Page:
ALBANY -- Democratic Gov. Andrew M. Cuomo has more left in his campaign account than Republican challenger Rob Astorino raised in the entire gubernatorial race, state election records show.
State Board of Elections filings required a month after Election Day found the team of Cuomo and Kathy Hochul, his lieutenant governor running mate, spent nearly $8 million after Oct. 24 -- the final week before Election Day. The campaign had $9.1 million left as of Monday night, which was the most recent deadline for reporting campaign finances.
Astorino spent just over $1 million after Oct. 24. His campaign with running mate Chris Moss, the Chemung County sheriff, has $55,000 left.
Astorino, the Westchester County executive, had received about $6 million in contributions throughout the year, while Cuomo's campaign fund collected well over $20 million.
In the last two weeks of the campaign, Astorino attracted less than half of the more than $1 million in contributions that went to Cuomo.
Astorino had been critical of New Jersey Gov. Chris Christie for refusing to provide him with funds from the Republican Governors Association. Christie, who is chairman of the group, which helps fund Republican candidates for governor nationwide, said Astorino didn't stand enough of a chance against Cuomo to warrant funding.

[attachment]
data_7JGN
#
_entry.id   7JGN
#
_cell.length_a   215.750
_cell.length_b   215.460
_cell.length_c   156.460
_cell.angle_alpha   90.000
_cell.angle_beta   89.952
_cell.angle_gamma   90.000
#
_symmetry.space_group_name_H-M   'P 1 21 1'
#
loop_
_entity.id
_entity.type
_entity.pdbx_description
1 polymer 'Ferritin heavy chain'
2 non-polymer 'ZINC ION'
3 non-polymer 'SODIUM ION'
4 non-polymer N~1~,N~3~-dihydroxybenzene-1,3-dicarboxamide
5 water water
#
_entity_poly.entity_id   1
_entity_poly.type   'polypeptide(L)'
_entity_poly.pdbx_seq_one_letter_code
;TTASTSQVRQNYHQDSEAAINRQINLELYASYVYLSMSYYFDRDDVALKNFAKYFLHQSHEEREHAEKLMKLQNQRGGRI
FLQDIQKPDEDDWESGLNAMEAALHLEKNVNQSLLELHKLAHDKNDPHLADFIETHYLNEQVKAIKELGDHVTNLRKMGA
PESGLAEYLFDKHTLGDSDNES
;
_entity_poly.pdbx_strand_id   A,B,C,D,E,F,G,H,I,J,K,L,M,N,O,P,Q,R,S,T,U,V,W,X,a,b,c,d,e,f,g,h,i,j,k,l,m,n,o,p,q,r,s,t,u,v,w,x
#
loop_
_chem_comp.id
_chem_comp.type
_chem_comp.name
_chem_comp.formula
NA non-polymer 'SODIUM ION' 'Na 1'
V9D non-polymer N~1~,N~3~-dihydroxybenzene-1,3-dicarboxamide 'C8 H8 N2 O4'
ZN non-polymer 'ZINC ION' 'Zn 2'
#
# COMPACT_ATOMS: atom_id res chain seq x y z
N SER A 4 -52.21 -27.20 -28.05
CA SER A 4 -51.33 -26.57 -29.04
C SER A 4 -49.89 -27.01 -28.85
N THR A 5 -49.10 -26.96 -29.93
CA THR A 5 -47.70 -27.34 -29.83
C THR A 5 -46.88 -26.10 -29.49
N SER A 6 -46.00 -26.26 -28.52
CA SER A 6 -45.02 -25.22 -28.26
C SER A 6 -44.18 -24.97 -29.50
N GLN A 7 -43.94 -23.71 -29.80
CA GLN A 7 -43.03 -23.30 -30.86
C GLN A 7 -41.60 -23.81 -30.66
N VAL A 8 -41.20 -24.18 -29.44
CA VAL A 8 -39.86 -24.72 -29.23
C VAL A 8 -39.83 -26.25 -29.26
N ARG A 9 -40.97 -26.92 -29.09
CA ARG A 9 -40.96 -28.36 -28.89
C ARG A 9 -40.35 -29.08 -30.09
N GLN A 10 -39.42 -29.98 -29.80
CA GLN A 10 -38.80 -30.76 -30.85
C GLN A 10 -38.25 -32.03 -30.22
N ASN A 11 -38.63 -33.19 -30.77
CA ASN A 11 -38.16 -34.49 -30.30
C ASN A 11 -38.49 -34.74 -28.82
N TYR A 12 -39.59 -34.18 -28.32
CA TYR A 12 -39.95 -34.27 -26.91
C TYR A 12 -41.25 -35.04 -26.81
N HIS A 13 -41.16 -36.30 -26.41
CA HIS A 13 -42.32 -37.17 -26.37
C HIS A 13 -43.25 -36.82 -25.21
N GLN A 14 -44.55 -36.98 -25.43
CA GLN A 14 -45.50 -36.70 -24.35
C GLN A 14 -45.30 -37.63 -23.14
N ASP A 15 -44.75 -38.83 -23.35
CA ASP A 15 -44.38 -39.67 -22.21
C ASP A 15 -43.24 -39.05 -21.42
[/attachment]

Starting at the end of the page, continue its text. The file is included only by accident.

Astorino lost to Cuomo by 13 points an election marked by low turnout.
Democratic Attorney General Eric T. Schneiderman spent $1.3 million from Oct. 24 to Dec. 1 and had $1.3 million left in his campaign account.
His opponent, Republican John Cahill, spent $680,233 during the last reporting period and had just $164,337 left over. Cahill is a former aide to Republican Gov. George Pataki.
Democratic Comptroller Thomas DiNapoli spent $1.5 million in the final days of the campaign and had $523,176 remaining in his account as of Monday.
His opponent, Republican Bob Antonacci, spent $21,367 from his underfunded campaign and had $102,613 left.
Antonacci is the Onondaga County comptroller. He tried to participate in New York's first experiment in public financing of campaigns but couldn't match the fundraising threshold needed to qualify for a public funding match of 6:1 to his donations.
The pilot project approved in the spring by the legislature was criticized as flawed by good-government advocates and DiNapoli. He refused to participate in the voluntary program despite his longtime support for public financing of campaigns to reduce the influence of big donors.
"It was a system, whether deliberately or not, that was set up for failure and that's exactly what happened," DiNapoli told reporters Monday.